Location

UMass Amherst

Event Website

http://fishpassage.ecs.umass.edu/Conference2012/

Start Date

5-6-2012 2:30 PM

End Date

5-6-2012 3:00 PM

Description

Until 1985 migration of riverine fish for instance salmon and sea trout through the river Rhine system has dramatically declined due to the tremendous decrease of water quality and the construction of river regulation works such as weirs and dams and hydropower stations. During the last decades the water quality in the Rhine and therefore the environmental circumstances for migratory fish has improved significantly. At the same time on international level a discussion was started on the feasibility of restoring fish migration. In 1987 all countries along the river Rhine adopted the Rhine Action Programme. One of the aims of this plan is to restore the main stream as the backbone of the complex Rhine ecosystem and its main tributaries as habitats for migratory fish. The construction of fishways at the three weirs in the river Neder-Rhine was the major Dutch activity in restoring the migration route in the Rhine. Accurate investigations of the behaviour of different fish species and the required migration circumstances, resulted in a design of spacious pool- and weir fishways as bypass channels in the floodplain. To enable migration of different migratory fish species during the various discharge situations of the river the channels have V-shaped weirs with vertical slots.

Comments

Kees Dorst received his Master Sc. degree in Hydraulic Engineering in 1995 at the University of Technology Delft, The Netherlands. He works as a senior specialist hydraulic engineering at the The Duth Ministry of Infrastructure and the Environment in the fields of:

-flood defence systems

-revetments

-river and coastal engineering

-dredging works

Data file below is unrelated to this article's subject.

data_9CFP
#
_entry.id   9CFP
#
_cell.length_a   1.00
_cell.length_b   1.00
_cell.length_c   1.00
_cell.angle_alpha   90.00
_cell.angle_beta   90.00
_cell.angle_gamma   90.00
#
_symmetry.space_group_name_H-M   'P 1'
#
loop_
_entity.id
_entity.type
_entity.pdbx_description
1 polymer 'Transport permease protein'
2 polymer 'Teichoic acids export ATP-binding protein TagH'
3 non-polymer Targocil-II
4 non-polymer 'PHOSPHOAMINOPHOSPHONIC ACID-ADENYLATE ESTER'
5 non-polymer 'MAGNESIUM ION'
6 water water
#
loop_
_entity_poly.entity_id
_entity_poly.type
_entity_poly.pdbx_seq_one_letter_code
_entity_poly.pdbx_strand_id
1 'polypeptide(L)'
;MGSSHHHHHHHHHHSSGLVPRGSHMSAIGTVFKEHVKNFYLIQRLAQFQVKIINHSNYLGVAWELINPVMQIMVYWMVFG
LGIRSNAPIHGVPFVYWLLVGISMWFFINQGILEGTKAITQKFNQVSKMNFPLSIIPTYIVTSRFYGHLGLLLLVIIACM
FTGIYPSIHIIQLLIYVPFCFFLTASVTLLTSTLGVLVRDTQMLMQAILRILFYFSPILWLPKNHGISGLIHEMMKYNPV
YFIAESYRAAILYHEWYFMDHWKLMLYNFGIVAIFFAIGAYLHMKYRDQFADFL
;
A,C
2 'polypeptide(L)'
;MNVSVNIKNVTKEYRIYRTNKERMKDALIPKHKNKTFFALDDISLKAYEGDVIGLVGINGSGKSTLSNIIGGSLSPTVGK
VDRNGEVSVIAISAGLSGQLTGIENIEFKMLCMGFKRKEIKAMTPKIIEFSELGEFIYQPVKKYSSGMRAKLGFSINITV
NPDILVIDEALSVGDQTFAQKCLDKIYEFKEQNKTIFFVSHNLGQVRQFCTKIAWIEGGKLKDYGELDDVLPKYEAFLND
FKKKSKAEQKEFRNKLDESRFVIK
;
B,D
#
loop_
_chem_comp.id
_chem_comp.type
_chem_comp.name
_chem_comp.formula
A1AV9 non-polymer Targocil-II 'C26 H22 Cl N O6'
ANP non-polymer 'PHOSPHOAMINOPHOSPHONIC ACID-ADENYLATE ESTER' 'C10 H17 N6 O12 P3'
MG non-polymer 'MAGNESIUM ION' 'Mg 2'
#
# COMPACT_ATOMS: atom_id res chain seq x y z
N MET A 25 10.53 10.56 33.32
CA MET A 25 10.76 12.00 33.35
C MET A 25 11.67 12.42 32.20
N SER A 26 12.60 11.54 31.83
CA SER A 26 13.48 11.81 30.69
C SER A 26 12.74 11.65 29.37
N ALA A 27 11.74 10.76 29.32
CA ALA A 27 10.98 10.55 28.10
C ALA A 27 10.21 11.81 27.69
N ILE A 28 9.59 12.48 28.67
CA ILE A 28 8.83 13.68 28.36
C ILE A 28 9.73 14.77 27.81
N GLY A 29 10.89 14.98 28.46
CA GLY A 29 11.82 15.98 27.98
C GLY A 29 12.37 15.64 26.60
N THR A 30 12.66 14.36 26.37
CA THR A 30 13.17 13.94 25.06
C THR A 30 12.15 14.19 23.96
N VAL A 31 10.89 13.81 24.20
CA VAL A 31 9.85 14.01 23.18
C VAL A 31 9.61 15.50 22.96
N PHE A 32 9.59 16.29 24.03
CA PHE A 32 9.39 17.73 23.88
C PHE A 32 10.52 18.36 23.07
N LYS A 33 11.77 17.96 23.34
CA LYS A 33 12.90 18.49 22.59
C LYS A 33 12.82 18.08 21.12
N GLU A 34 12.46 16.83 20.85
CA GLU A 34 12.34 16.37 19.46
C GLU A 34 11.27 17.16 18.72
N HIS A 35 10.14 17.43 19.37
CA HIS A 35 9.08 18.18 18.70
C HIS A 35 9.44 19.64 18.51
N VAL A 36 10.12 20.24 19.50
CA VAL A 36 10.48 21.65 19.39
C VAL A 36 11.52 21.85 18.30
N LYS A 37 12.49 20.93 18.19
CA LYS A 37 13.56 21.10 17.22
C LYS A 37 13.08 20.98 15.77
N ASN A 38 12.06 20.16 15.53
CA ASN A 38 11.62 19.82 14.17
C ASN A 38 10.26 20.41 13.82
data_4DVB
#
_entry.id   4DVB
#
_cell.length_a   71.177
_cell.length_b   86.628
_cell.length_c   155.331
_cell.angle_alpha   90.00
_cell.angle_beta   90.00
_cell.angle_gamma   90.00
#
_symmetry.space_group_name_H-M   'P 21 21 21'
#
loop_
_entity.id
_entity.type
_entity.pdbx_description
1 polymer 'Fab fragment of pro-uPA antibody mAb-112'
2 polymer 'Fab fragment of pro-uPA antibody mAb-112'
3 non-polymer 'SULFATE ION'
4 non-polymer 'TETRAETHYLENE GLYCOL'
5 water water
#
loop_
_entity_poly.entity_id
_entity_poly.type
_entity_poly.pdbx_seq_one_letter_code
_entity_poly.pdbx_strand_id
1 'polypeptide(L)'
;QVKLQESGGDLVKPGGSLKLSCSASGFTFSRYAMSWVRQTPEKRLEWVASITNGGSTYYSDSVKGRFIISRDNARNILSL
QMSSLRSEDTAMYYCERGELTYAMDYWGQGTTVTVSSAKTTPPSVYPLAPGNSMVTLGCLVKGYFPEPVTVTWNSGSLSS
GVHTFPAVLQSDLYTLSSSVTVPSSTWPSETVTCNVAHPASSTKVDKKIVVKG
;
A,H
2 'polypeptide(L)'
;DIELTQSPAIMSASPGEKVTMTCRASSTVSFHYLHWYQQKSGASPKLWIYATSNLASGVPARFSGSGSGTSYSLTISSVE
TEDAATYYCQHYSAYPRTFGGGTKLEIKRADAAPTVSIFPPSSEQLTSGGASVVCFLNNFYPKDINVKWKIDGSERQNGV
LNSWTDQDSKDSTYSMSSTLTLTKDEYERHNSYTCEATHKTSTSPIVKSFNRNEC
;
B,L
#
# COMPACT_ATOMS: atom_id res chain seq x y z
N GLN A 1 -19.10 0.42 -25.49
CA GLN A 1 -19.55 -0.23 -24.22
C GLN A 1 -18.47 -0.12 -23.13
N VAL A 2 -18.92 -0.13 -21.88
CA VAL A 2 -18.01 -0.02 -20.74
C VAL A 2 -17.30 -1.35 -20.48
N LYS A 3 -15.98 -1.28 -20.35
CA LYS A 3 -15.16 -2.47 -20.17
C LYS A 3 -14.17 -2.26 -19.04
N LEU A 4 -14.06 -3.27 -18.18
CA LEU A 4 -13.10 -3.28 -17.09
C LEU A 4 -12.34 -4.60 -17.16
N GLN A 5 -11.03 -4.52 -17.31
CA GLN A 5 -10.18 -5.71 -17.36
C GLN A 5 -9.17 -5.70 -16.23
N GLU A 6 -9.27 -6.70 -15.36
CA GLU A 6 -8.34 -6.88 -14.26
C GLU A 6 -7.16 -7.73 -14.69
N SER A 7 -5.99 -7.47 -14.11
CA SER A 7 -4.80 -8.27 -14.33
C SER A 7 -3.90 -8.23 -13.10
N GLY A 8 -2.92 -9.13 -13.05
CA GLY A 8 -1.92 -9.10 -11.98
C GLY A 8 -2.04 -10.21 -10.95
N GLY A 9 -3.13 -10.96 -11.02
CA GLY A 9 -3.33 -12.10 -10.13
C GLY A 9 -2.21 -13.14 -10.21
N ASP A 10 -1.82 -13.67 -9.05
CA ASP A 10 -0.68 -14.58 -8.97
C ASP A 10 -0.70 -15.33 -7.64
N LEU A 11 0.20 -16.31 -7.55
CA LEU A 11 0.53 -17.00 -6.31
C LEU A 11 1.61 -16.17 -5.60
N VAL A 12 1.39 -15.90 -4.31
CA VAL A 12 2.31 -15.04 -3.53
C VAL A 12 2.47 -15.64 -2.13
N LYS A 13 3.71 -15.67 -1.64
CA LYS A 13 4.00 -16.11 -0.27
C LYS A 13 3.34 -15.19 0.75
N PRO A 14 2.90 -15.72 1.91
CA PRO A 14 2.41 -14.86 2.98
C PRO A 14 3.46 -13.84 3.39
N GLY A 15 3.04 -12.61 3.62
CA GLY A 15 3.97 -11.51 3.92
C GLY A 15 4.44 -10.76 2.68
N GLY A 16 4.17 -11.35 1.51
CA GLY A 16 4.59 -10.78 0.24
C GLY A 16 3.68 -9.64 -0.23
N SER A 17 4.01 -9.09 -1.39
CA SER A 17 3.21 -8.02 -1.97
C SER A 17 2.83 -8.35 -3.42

-fish passes

-integrated coastal zone management

-hydraulics and morphology

He works in different national and international advisory and working groups editing frameworks and guidelines.

He is a lecturer at IHE Delft.

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Jun 5th, 2:30 PM Jun 5th, 3:00 PM

Session A2 - Free access for riverine fish along the Dutch Rhine, hydraulics and construction of the Dutch Rhine fishways

UMass Amherst

Until 1985 migration of riverine fish for instance salmon and sea trout through the river Rhine system has dramatically declined due to the tremendous decrease of water quality and the construction of river regulation works such as weirs and dams and hydropower stations. During the last decades the water quality in the Rhine and therefore the environmental circumstances for migratory fish has improved significantly. At the same time on international level a discussion was started on the feasibility of restoring fish migration. In 1987 all countries along the river Rhine adopted the Rhine Action Programme. One of the aims of this plan is to restore the main stream as the backbone of the complex Rhine ecosystem and its main tributaries as habitats for migratory fish. The construction of fishways at the three weirs in the river Neder-Rhine was the major Dutch activity in restoring the migration route in the Rhine. Accurate investigations of the behaviour of different fish species and the required migration circumstances, resulted in a design of spacious pool- and weir fishways as bypass channels in the floodplain. To enable migration of different migratory fish species during the various discharge situations of the river the channels have V-shaped weirs with vertical slots.

http://scholarworks.umass.edu/fishpassage_conference/2012/June5/32